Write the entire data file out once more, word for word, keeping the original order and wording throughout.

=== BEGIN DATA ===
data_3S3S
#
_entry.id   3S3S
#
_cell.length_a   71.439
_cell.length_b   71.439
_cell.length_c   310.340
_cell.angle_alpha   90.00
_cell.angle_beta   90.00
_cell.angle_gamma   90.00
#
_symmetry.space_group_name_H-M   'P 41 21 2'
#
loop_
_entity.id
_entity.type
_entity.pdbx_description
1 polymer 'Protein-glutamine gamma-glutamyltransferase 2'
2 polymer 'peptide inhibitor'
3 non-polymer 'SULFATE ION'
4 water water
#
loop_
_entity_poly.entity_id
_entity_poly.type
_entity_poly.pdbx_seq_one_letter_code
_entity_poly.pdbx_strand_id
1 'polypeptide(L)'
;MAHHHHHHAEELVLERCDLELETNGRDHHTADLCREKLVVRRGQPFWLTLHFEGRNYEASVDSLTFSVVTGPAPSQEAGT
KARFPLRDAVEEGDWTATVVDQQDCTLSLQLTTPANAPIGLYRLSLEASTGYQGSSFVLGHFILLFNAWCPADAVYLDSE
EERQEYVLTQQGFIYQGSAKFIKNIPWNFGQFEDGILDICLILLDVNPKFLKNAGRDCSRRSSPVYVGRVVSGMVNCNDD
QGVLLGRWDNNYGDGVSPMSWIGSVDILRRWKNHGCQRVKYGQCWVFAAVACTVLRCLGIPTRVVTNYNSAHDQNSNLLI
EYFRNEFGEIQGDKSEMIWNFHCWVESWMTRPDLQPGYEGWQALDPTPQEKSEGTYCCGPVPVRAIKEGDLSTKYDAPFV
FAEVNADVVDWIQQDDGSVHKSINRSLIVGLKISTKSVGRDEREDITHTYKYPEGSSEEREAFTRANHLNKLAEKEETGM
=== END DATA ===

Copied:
data_3S3S
#
_entry.id   3S3S
#
_cell.length_a   71.439
_cell.length_b   71.439
_cell.length_c   310.340
_cell.angle_alpha   90.00
_cell.angle_beta   90.00
_cell.angle_gamma   90.00
#
_symmetry.space_group_name_H-M   'P 41 21 2'
#
loop_
_entity.id
_entity.type
_entity.pdbx_description
1 polymer 'Protein-glutamine gamma-glutamyltransferase 2'
2 polymer 'peptide inhibitor'
3 non-polymer 'SULFATE ION'
4 water water
#
loop_
_entity_poly.entity_id
_entity_poly.type
_entity_poly.pdbx_seq_one_letter_code
_entity_poly.pdbx_strand_id
1 'polypeptide(L)'
;MAHHHHHHAEELVLERCDLELETNGRDHHTADLCREKLVVRRGQPFWLTLHFEGRNYEASVDSLTFSVVTGPAPSQEAGT
KARFPLRDAVEEGDWTATVVDQQDCTLSLQLTTPANAPIGLYRLSLEASTGYQGSSFVLGHFILLFNAWCPADAVYLDSE
EERQEYVLTQQGFIYQGSAKFIKNIPWNFGQFEDGILDICLILLDVNPKFLKNAGRDCSRRSSPVYVGRVVSGMVNCNDD
QGVLLGRWDNNYGDGVSPMSWIGSVDILRRWKNHGCQRVKYGQCWVFAAVACTVLRCLGIPTRVVTNYNSAHDQNSNLLI
EYFRNEFGEIQGDKSEMIWNFHCWVESWMTRPDLQPGYEGWQALDPTPQEKSEGTYCCGPVPVRAIKEGDLSTKYDAPFV
FAEVNADVVDWIQQDDGSVHKSINRSLIVGLKISTKSVGRDEREDITHTYKYPEGSSEEREAFTRANHLNKLAEKEETGM